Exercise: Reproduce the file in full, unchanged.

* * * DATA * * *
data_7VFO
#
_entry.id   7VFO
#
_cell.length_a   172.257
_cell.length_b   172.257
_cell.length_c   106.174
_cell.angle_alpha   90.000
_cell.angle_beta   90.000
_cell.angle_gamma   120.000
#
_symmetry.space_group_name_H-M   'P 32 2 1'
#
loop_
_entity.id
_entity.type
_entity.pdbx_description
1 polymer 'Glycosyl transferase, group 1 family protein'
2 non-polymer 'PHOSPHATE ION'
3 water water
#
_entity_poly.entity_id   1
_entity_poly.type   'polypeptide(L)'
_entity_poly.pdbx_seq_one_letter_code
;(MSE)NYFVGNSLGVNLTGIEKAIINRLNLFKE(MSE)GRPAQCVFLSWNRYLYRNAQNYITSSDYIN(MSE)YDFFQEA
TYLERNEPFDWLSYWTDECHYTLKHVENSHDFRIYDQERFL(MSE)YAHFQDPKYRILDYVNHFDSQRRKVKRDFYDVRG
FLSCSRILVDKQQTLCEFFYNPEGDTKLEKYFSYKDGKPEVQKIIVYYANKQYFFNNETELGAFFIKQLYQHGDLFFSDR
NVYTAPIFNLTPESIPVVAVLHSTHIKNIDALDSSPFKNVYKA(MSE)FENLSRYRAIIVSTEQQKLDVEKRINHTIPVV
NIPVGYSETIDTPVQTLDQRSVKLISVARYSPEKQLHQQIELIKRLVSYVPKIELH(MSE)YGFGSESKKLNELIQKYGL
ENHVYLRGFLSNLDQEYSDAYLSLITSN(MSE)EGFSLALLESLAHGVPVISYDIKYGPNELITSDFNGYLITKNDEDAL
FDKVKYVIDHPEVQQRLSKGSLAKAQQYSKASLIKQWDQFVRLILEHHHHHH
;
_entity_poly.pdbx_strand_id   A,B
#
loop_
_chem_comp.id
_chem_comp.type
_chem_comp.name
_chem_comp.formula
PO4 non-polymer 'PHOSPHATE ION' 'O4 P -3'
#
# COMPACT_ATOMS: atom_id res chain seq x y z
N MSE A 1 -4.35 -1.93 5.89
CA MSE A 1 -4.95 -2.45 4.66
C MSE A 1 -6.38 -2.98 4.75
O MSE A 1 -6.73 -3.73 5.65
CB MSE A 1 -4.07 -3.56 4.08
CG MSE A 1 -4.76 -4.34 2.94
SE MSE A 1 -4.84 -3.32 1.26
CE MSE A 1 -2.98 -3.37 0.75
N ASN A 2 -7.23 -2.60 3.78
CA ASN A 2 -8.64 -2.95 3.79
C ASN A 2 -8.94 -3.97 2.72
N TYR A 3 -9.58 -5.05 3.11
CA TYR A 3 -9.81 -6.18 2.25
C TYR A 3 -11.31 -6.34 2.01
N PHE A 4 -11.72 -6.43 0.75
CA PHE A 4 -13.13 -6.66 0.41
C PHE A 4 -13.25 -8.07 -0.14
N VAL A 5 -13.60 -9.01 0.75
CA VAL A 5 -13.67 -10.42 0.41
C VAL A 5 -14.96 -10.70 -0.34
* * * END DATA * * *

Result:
data_7VFO
#
_entry.id   7VFO
#
_cell.length_a   172.257
_cell.length_b   172.257
_cell.length_c   106.174
_cell.angle_alpha   90.000
_cell.angle_beta   90.000
_cell.angle_gamma   120.000
#
_symmetry.space_group_name_H-M   'P 32 2 1'
#
loop_
_entity.id
_entity.type
_entity.pdbx_description
1 polymer 'Glycosyl transferase, group 1 family protein'
2 non-polymer 'PHOSPHATE ION'
3 water water
#
_entity_poly.entity_id   1
_entity_poly.type   'polypeptide(L)'
_entity_poly.pdbx_seq_one_letter_code
;(MSE)NYFVGNSLGVNLTGIEKAIINRLNLFKE(MSE)GRPAQCVFLSWNRYLYRNAQNYITSSDYIN(MSE)YDFFQEA
TYLERNEPFDWLSYWTDECHYTLKHVENSHDFRIYDQERFL(MSE)YAHFQDPKYRILDYVNHFDSQRRKVKRDFYDVRG
FLSCSRILVDKQQTLCEFFYNPEGDTKLEKYFSYKDGKPEVQKIIVYYANKQYFFNNETELGAFFIKQLYQHGDLFFSDR
NVYTAPIFNLTPESIPVVAVLHSTHIKNIDALDSSPFKNVYKA(MSE)FENLSRYRAIIVSTEQQKLDVEKRINHTIPVV
NIPVGYSETIDTPVQTLDQRSVKLISVARYSPEKQLHQQIELIKRLVSYVPKIELH(MSE)YGFGSESKKLNELIQKYGL
ENHVYLRGFLSNLDQEYSDAYLSLITSN(MSE)EGFSLALLESLAHGVPVISYDIKYGPNELITSDFNGYLITKNDEDAL
FDKVKYVIDHPEVQQRLSKGSLAKAQQYSKASLIKQWDQFVRLILEHHHHHH
;
_entity_poly.pdbx_strand_id   A,B
#
loop_
_chem_comp.id
_chem_comp.type
_chem_comp.name
_chem_comp.formula
PO4 non-polymer 'PHOSPHATE ION' 'O4 P -3'
#
# COMPACT_ATOMS: atom_id res chain seq x y z
N MSE A 1 -4.35 -1.93 5.89
CA MSE A 1 -4.95 -2.45 4.66
C MSE A 1 -6.38 -2.98 4.75
O MSE A 1 -6.73 -3.73 5.65
CB MSE A 1 -4.07 -3.56 4.08
CG MSE A 1 -4.76 -4.34 2.94
SE MSE A 1 -4.84 -3.32 1.26
CE MSE A 1 -2.98 -3.37 0.75
N ASN A 2 -7.23 -2.60 3.78
CA ASN A 2 -8.64 -2.95 3.79
C ASN A 2 -8.94 -3.97 2.72
N TYR A 3 -9.58 -5.05 3.11
CA TYR A 3 -9.81 -6.18 2.25
C TYR A 3 -11.31 -6.34 2.01
N PHE A 4 -11.72 -6.43 0.75
CA PHE A 4 -13.13 -6.66 0.41
C PHE A 4 -13.25 -8.07 -0.14
N VAL A 5 -13.60 -9.01 0.75
CA VAL A 5 -13.67 -10.42 0.41
C VAL A 5 -14.96 -10.70 -0.34